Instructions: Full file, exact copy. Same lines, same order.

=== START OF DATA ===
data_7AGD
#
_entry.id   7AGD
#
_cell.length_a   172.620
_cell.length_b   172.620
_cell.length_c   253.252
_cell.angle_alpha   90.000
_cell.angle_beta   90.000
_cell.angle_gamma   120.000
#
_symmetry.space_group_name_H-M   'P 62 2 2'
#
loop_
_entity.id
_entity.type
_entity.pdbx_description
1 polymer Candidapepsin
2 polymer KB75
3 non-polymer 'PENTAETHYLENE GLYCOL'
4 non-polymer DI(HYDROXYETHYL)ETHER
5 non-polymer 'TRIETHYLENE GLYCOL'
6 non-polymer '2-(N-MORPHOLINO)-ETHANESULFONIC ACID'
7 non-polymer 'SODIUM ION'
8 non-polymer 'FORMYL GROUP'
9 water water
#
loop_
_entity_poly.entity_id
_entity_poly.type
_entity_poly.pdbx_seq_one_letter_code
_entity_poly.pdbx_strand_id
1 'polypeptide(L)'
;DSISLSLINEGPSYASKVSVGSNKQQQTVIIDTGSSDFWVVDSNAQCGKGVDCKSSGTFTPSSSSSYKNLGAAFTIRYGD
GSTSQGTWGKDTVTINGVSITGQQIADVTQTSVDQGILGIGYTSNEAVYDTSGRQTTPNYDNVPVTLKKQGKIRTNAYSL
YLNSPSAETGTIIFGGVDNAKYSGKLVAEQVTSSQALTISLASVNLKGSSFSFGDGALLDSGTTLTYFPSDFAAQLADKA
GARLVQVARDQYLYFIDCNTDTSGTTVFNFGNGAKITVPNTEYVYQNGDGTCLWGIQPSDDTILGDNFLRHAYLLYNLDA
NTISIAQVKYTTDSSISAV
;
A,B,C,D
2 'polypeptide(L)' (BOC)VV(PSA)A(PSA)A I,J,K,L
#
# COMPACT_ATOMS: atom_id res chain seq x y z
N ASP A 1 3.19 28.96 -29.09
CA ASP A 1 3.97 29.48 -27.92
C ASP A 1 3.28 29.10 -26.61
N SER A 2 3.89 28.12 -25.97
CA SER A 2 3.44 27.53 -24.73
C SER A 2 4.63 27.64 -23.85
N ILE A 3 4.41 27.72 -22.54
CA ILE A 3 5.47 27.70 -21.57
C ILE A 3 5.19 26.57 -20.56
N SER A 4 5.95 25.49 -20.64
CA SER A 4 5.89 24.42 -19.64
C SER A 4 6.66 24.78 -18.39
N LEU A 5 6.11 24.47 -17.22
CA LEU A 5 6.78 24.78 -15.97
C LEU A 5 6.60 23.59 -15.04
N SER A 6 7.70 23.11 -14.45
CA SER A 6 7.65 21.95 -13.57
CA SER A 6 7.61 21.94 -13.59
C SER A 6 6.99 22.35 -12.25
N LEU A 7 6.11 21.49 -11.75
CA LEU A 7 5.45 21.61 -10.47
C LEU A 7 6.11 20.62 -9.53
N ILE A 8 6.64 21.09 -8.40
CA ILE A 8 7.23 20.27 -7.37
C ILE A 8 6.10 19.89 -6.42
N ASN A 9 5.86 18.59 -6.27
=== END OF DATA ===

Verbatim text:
data_7AGD
#
_entry.id   7AGD
#
_cell.length_a   172.620
_cell.length_b   172.620
_cell.length_c   253.252
_cell.angle_alpha   90.000
_cell.angle_beta   90.000
_cell.angle_gamma   120.000
#
_symmetry.space_group_name_H-M   'P 62 2 2'
#
loop_
_entity.id
_entity.type
_entity.pdbx_description
1 polymer Candidapepsin
2 polymer KB75
3 non-polymer 'PENTAETHYLENE GLYCOL'
4 non-polymer DI(HYDROXYETHYL)ETHER
5 non-polymer 'TRIETHYLENE GLYCOL'
6 non-polymer '2-(N-MORPHOLINO)-ETHANESULFONIC ACID'
7 non-polymer 'SODIUM ION'
8 non-polymer 'FORMYL GROUP'
9 water water
#
loop_
_entity_poly.entity_id
_entity_poly.type
_entity_poly.pdbx_seq_one_letter_code
_entity_poly.pdbx_strand_id
1 'polypeptide(L)'
;DSISLSLINEGPSYASKVSVGSNKQQQTVIIDTGSSDFWVVDSNAQCGKGVDCKSSGTFTPSSSSSYKNLGAAFTIRYGD
GSTSQGTWGKDTVTINGVSITGQQIADVTQTSVDQGILGIGYTSNEAVYDTSGRQTTPNYDNVPVTLKKQGKIRTNAYSL
YLNSPSAETGTIIFGGVDNAKYSGKLVAEQVTSSQALTISLASVNLKGSSFSFGDGALLDSGTTLTYFPSDFAAQLADKA
GARLVQVARDQYLYFIDCNTDTSGTTVFNFGNGAKITVPNTEYVYQNGDGTCLWGIQPSDDTILGDNFLRHAYLLYNLDA
NTISIAQVKYTTDSSISAV
;
A,B,C,D
2 'polypeptide(L)' (BOC)VV(PSA)A(PSA)A I,J,K,L
#
# COMPACT_ATOMS: atom_id res chain seq x y z
N ASP A 1 3.19 28.96 -29.09
CA ASP A 1 3.97 29.48 -27.92
C ASP A 1 3.28 29.10 -26.61
N SER A 2 3.89 28.12 -25.97
CA SER A 2 3.44 27.53 -24.73
C SER A 2 4.63 27.64 -23.85
N ILE A 3 4.41 27.72 -22.54
CA ILE A 3 5.47 27.70 -21.57
C ILE A 3 5.19 26.57 -20.56
N SER A 4 5.95 25.49 -20.64
CA SER A 4 5.89 24.42 -19.64
C SER A 4 6.66 24.78 -18.39
N LEU A 5 6.11 24.47 -17.22
CA LEU A 5 6.78 24.78 -15.97
C LEU A 5 6.60 23.59 -15.04
N SER A 6 7.70 23.11 -14.45
CA SER A 6 7.65 21.95 -13.57
CA SER A 6 7.61 21.94 -13.59
C SER A 6 6.99 22.35 -12.25
N LEU A 7 6.11 21.49 -11.75
CA LEU A 7 5.45 21.61 -10.47
C LEU A 7 6.11 20.62 -9.53
N ILE A 8 6.64 21.09 -8.40
CA ILE A 8 7.23 20.27 -7.37
C ILE A 8 6.10 19.89 -6.42
N ASN A 9 5.86 18.59 -6.27